Let’s give a hearty shout-out to Wyoming County law enforcement — Sheriff’s Department, West Virginia State Police and Pineville Police Department, in conjunction with the Southern Violent Crime and Drug Task Force — for their outstanding work in rounding up a motley collection of users and dealers in a drug sweep that began Friday.
Armed with warrants for 37 people and detailing more than 100 offenses, the officers fanned out across the county and, as of Monday, had taken 29 of the offenders into custody.
As Sheriff Randall Aliff told our Wyoming County Bureau Chief, the sweep was a long time coming — in this case, more than a year — but if you want the charges to stick, that’s the way it has to be.
While law enforcement appreciates each and every tip they receive from the public pointing them in the direction of a suspect, they simply can’t walk up to that suspect and make an arrest. The evidence that proves the suspect is, in fact, a user or dealer must be ironclad, and able to stand up in court.
We all get impatient, but this is the way it must be.
We know every police officer, every prosecutor, every judge in West Virginia is working hard every day to rid our state of this scourge that holds so many in its grip.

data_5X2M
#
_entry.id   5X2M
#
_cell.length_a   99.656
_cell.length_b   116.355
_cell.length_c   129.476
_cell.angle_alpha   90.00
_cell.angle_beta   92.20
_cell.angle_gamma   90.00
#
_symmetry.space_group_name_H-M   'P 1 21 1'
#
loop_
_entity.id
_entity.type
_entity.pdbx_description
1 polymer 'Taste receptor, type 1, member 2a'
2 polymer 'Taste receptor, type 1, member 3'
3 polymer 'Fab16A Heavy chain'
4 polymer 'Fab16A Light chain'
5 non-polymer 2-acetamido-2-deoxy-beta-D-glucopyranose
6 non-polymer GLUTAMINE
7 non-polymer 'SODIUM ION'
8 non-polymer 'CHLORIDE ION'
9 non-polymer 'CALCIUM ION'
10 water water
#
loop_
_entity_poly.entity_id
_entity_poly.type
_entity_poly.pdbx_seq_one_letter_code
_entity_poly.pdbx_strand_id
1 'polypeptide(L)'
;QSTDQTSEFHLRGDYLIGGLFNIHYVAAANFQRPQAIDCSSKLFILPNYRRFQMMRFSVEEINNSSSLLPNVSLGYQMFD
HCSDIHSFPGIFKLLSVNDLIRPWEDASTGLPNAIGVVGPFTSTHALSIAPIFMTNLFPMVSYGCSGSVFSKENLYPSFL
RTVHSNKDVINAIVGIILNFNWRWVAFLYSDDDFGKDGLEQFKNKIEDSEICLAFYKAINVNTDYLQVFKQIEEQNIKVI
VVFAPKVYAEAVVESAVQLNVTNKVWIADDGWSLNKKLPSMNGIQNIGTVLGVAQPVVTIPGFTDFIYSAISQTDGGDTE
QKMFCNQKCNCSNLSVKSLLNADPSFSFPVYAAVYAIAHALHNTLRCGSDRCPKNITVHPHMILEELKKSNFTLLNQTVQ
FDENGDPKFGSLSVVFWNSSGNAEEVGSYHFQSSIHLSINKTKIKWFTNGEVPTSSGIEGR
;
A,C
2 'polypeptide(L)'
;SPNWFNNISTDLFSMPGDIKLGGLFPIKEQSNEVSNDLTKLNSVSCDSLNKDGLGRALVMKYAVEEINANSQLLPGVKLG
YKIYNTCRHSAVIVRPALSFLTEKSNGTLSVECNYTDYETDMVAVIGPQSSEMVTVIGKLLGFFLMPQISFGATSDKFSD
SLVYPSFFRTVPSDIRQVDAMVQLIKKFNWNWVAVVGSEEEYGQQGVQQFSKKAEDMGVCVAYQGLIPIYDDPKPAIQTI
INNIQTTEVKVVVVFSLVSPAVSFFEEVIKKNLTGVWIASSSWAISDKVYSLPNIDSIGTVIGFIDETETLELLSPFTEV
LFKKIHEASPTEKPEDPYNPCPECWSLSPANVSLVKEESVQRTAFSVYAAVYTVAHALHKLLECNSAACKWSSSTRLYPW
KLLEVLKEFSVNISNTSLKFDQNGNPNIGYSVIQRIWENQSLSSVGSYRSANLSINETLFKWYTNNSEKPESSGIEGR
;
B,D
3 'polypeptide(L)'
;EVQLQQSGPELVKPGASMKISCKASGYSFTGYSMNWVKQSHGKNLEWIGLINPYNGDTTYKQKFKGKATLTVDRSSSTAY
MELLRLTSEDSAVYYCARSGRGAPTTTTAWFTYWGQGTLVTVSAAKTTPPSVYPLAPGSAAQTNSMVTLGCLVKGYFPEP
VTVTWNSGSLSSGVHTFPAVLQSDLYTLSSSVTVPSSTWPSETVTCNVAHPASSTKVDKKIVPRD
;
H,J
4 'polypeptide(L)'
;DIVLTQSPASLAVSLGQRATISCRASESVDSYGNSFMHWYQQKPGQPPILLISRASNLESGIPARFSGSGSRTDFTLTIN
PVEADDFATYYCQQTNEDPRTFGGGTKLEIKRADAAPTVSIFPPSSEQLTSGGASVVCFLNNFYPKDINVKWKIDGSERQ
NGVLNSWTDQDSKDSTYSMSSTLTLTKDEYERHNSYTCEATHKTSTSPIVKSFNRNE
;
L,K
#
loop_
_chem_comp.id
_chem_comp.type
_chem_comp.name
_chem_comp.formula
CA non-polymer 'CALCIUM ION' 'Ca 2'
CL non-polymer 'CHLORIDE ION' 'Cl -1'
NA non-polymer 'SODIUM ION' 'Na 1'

But it will take more, much more, to bring it to its knees.
We need better laws that hold the feet of the dealers to the fire, ensuring they can’t wiggle out of their arrest.
We need more treatment centers so that, early on in their addiction, users can get the counseling and other help that can break the steely bonds of the drugs.
We need to be able to weed out the doctors who pander to the dealers and the users, those few who, by their very actions, harm the patients they are intended, entrusted to heal. They, too, need to pay for their role in this deadly battle.
We need to put the best minds of our state — and, yes, those from inside our nation’s borders and from outside — to find the solution to this problem.
For without it, the lives of thousands will continue their dark slide into the abyss formed by addiction.